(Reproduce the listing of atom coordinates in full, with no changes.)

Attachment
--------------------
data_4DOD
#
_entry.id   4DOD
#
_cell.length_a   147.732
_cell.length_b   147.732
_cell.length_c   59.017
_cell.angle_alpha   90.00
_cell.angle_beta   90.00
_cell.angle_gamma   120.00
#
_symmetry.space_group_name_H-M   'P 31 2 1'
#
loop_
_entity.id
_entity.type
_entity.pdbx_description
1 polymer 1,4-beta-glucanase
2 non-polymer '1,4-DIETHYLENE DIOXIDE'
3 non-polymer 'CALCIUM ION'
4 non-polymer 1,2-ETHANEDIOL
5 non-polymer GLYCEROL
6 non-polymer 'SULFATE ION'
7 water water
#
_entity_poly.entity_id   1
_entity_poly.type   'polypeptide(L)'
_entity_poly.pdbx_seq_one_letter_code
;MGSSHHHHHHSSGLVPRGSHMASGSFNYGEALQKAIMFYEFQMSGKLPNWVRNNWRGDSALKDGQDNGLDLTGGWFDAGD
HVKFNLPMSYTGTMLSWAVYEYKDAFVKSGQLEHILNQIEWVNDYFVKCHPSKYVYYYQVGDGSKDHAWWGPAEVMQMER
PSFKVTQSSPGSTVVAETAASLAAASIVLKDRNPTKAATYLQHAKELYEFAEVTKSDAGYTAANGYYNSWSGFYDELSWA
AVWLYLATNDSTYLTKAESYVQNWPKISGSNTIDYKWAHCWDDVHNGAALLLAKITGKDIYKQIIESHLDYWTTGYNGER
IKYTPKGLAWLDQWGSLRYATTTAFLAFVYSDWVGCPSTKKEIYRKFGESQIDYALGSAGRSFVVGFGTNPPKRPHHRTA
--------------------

data_4DOD
#
_entry.id   4DOD
#
_cell.length_a   147.732
_cell.length_b   147.732
_cell.length_c   59.017
_cell.angle_alpha   90.00
_cell.angle_beta   90.00
_cell.angle_gamma   120.00
#
_symmetry.space_group_name_H-M   'P 31 2 1'
#
loop_
_entity.id
_entity.type
_entity.pdbx_description
1 polymer 1,4-beta-glucanase
2 non-polymer '1,4-DIETHYLENE DIOXIDE'
3 non-polymer 'CALCIUM ION'
4 non-polymer 1,2-ETHANEDIOL
5 non-polymer GLYCEROL
6 non-polymer 'SULFATE ION'
7 water water
#
_entity_poly.entity_id   1
_entity_poly.type   'polypeptide(L)'
_entity_poly.pdbx_seq_one_letter_code
;MGSSHHHHHHSSGLVPRGSHMASGSFNYGEALQKAIMFYEFQMSGKLPNWVRNNWRGDSALKDGQDNGLDLTGGWFDAGD
HVKFNLPMSYTGTMLSWAVYEYKDAFVKSGQLEHILNQIEWVNDYFVKCHPSKYVYYYQVGDGSKDHAWWGPAEVMQMER
PSFKVTQSSPGSTVVAETAASLAAASIVLKDRNPTKAATYLQHAKELYEFAEVTKSDAGYTAANGYYNSWSGFYDELSWA
AVWLYLATNDSTYLTKAESYVQNWPKISGSNTIDYKWAHCWDDVHNGAALLLAKITGKDIYKQIIESHLDYWTTGYNGER
IKYTPKGLAWLDQWGSLRYATTTAFLAFVYSDWVGCPSTKKEIYRKFGESQIDYALGSAGRSFVVGFGTNPPKRPHHRTA